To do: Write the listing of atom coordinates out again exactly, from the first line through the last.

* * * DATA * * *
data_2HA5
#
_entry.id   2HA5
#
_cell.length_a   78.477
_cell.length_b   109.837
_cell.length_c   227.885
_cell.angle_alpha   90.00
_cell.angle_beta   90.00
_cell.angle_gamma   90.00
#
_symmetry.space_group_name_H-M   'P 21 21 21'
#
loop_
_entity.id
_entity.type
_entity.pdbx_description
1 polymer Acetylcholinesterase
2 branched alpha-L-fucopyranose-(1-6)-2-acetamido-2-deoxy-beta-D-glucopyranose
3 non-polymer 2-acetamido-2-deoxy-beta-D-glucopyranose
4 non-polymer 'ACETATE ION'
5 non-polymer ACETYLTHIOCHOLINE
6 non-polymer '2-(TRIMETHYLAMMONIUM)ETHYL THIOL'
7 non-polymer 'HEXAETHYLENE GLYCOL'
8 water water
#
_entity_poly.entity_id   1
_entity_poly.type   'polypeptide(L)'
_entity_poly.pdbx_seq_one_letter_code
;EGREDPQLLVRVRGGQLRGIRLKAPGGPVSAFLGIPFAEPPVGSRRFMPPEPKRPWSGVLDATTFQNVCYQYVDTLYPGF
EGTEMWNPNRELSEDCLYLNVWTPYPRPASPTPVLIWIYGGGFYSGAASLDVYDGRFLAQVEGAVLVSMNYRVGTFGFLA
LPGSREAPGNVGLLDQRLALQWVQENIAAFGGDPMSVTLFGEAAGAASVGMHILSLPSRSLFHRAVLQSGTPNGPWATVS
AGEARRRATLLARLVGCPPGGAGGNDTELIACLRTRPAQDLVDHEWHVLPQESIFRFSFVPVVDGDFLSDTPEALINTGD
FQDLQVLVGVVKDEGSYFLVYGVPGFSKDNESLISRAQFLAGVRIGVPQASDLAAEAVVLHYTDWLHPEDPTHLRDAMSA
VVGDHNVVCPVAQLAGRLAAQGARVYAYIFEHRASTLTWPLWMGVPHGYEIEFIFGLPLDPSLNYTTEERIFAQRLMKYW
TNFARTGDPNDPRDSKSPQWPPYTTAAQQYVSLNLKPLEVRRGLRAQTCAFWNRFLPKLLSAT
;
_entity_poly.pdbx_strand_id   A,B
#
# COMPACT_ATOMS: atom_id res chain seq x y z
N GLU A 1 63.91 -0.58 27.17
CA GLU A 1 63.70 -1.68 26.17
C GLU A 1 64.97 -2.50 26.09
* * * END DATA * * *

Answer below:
data_2HA5
#
_entry.id   2HA5
#
_cell.length_a   78.477
_cell.length_b   109.837
_cell.length_c   227.885
_cell.angle_alpha   90.00
_cell.angle_beta   90.00
_cell.angle_gamma   90.00
#
_symmetry.space_group_name_H-M   'P 21 21 21'
#
loop_
_entity.id
_entity.type
_entity.pdbx_description
1 polymer Acetylcholinesterase
2 branched alpha-L-fucopyranose-(1-6)-2-acetamido-2-deoxy-beta-D-glucopyranose
3 non-polymer 2-acetamido-2-deoxy-beta-D-glucopyranose
4 non-polymer 'ACETATE ION'
5 non-polymer ACETYLTHIOCHOLINE
6 non-polymer '2-(TRIMETHYLAMMONIUM)ETHYL THIOL'
7 non-polymer 'HEXAETHYLENE GLYCOL'
8 water water
#
_entity_poly.entity_id   1
_entity_poly.type   'polypeptide(L)'
_entity_poly.pdbx_seq_one_letter_code
;EGREDPQLLVRVRGGQLRGIRLKAPGGPVSAFLGIPFAEPPVGSRRFMPPEPKRPWSGVLDATTFQNVCYQYVDTLYPGF
EGTEMWNPNRELSEDCLYLNVWTPYPRPASPTPVLIWIYGGGFYSGAASLDVYDGRFLAQVEGAVLVSMNYRVGTFGFLA
LPGSREAPGNVGLLDQRLALQWVQENIAAFGGDPMSVTLFGEAAGAASVGMHILSLPSRSLFHRAVLQSGTPNGPWATVS
AGEARRRATLLARLVGCPPGGAGGNDTELIACLRTRPAQDLVDHEWHVLPQESIFRFSFVPVVDGDFLSDTPEALINTGD
FQDLQVLVGVVKDEGSYFLVYGVPGFSKDNESLISRAQFLAGVRIGVPQASDLAAEAVVLHYTDWLHPEDPTHLRDAMSA
VVGDHNVVCPVAQLAGRLAAQGARVYAYIFEHRASTLTWPLWMGVPHGYEIEFIFGLPLDPSLNYTTEERIFAQRLMKYW
TNFARTGDPNDPRDSKSPQWPPYTTAAQQYVSLNLKPLEVRRGLRAQTCAFWNRFLPKLLSAT
;
_entity_poly.pdbx_strand_id   A,B
#
# COMPACT_ATOMS: atom_id res chain seq x y z
N GLU A 1 63.91 -0.58 27.17
CA GLU A 1 63.70 -1.68 26.17
C GLU A 1 64.97 -2.50 26.09